By Kevin Hirose – BHK, CSCS
Summer is in full swing and what are your kids doing? Or if you do not have kids then what are your nieces and nephews or the neighbourhood kids doing? Are they playing video games or watching TV inside the house or playing outside? If they spend most of their day in front of an electronic screen, then it is time to change their habits now.
I was born in the 70’s and grew up in the 80’s and my generation was still pretty active although the age of video games and computers had already begun. When I was a young child I played on the playground, in my yard, and in the trees behind my yard and I as I got a bit older I played 2 or 3 different organized sports in addition to playing street hockey almost everyday in my early and mid-teens. But I don’t think it is as common with today’s children. Hearing the statistics in the media, most of us are well aware that today’s children are more sedentary and more obese than ever and it appears that it may get worse before it gets better. Granted, the Lower Mainland is better than the rest of the country in this respect due to the agreeable climate and more active lifestyle but it still not immune to the sedentary effect of our technology-driven society.
Being the father of a toddler, I can clearly see the importance and necessity of playing, especially, outdoors. I believe that only playing inside the house is not sufficient for the full development of a child from not only a physical development standpoint but also from cognitive and social aspects. And it is one place where children can be loud and active and act like kids, unlike being inside the house. If your child or children seem to have pent up energy and hyperactivity, maybe they need to go outside and release it. Adults or parents who think children are “little adults” who should know how to self-monitor and behave themselves when made to “keep still for long periods of time” are probably setting themselves up for disappointment and/or disaster. Of course, being outside has potential dangers such as road traffic, criminal activities and possibly dangerous animals but I believe the benefits far outweigh the drawbacks. Parents must simply be intelligent about it
Taking it a step further, just playing outside may not be sufficient. An interesting piece of literature on the topic of “Nature Deficit Disorder”, a hypothesis formed by Richard Louv, indicates that there are benefits to interacting with nature. It also states that an absence or lack of interaction with nature and the outdoors has the potential to lead to a variety of behavioural problems such as attention disorders and depression, along with the growing physical problem of obesity. Interestingly, positive effects of interacting with nature in children have been documented with Attention Deficit (Hyperactivity) Disorder due to the calming effect of nature resulting in a reduction of anxiety levels (Barlow). Whether or not this hypothesis or theory is completely valid is not really the point, what is important is getting children to appreciate nature by playing and discovering the many wonders of it. And I admit, I am not an “outdoor” person but it does appear to have a calming effect on me when I do get a chance to visit the outdoors. So I believe there is some validity to this idea.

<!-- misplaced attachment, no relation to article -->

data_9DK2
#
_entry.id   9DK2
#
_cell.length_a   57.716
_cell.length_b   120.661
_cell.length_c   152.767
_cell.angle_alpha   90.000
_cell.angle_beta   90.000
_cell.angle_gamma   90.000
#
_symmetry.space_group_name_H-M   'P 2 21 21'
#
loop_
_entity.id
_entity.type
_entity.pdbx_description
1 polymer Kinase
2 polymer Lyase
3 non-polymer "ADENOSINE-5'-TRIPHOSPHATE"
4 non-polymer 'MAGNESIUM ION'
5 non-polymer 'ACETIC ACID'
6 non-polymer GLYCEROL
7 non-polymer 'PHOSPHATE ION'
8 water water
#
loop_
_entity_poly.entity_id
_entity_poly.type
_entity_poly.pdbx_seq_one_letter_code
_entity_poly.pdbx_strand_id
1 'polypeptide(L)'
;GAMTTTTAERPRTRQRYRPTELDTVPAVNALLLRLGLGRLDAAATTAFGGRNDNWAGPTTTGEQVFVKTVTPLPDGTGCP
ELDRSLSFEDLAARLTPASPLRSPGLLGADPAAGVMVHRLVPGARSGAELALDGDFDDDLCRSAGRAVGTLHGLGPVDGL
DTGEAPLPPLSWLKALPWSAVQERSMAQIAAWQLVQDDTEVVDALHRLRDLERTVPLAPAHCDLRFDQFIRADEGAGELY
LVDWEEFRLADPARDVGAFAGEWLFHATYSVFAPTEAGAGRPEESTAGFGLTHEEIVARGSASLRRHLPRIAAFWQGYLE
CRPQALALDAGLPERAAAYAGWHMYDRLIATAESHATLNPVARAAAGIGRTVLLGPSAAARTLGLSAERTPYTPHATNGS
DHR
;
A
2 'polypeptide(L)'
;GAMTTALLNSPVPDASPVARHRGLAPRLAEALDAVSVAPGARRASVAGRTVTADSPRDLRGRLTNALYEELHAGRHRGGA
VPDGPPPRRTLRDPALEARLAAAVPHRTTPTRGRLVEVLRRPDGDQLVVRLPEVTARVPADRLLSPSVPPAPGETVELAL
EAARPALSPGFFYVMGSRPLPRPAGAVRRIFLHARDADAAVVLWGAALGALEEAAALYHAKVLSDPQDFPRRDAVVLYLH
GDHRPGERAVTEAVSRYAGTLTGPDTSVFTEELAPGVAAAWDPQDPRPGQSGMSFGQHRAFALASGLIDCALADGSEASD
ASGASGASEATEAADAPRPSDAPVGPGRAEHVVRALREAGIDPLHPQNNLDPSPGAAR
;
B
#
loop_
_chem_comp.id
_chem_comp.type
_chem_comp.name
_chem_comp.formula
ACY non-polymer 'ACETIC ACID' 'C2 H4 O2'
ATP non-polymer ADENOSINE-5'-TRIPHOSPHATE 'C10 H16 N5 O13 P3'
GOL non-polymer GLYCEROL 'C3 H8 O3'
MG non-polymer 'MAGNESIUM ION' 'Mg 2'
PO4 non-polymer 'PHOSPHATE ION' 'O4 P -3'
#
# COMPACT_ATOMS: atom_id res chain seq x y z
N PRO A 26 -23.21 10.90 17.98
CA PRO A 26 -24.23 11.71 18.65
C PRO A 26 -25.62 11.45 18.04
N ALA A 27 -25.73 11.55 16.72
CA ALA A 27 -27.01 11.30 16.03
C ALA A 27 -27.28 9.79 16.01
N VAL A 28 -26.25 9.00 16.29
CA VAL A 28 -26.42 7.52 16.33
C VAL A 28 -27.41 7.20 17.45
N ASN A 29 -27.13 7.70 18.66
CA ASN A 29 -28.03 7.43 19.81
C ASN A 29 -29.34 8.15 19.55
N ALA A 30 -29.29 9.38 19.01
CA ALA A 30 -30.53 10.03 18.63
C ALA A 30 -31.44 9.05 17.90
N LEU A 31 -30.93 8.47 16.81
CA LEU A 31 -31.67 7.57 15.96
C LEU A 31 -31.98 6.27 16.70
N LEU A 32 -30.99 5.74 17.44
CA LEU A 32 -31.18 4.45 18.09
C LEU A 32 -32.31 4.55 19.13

They say variety is the spice of life but for children it is beneficial to have exposure to a variety of different outdoor environments such as the beach, the forest, the mountains and areas where snow is present. It is also important to allow them to try a wide variety of foods, especially across different cultures, if possible. And exposing them to many different things will provide the opportunity to a wider spectrum of experiences and perhaps create a foundation to be open-minded as they grow into adults.
A Few Tips for Encouraging Outdoor Play (sparkpeople.com)
Provide simple tools to aid discovery. Kids love tools! Include a bug box, trowel, magnifier, etc.
When you take children to parks and other natural areas, allow them to explore. Let them decide which trails to take. Stay nearby for safety, but don’t interfere or help unless asked.
Encourage plenty of time outside. Consider taking a walk to the library, store or post office instead of driving.
Take a few leaves from different trees while the children are not looking. Give them the leaves and ask them to find which trees they came from.
If a child asks or remarks about a landmark or natural feature you drive past often, find out more about it and go for a visit.
The HUMAN BODY and most of earth’s creatures are meant to be active; moving around constantly changing positions and moving here and there without being in one position for long periods of time as is occurring in today’s society. These sedentary positions are causing an almost epidemic proportion of overweight and obese populations, poor posture, major back problems and a host of health problems linked to a sedentary lifestyle. These problems are presently beginning in childhood when it used to be considered an “adult” problem. Also, the special benefits of being active and in nature could be lost during the window of opportunity at a crucial age of development of children. It is OUR responsibility to get kids active on a regular basis and enjoy the outdoors, when possible.
As a bonus, here is the Canada Introduction to Physical Literacy. This illustrates the importance of developmental movements skills during childhood for sports but more importantly for life! For the full-size PDF click on the link: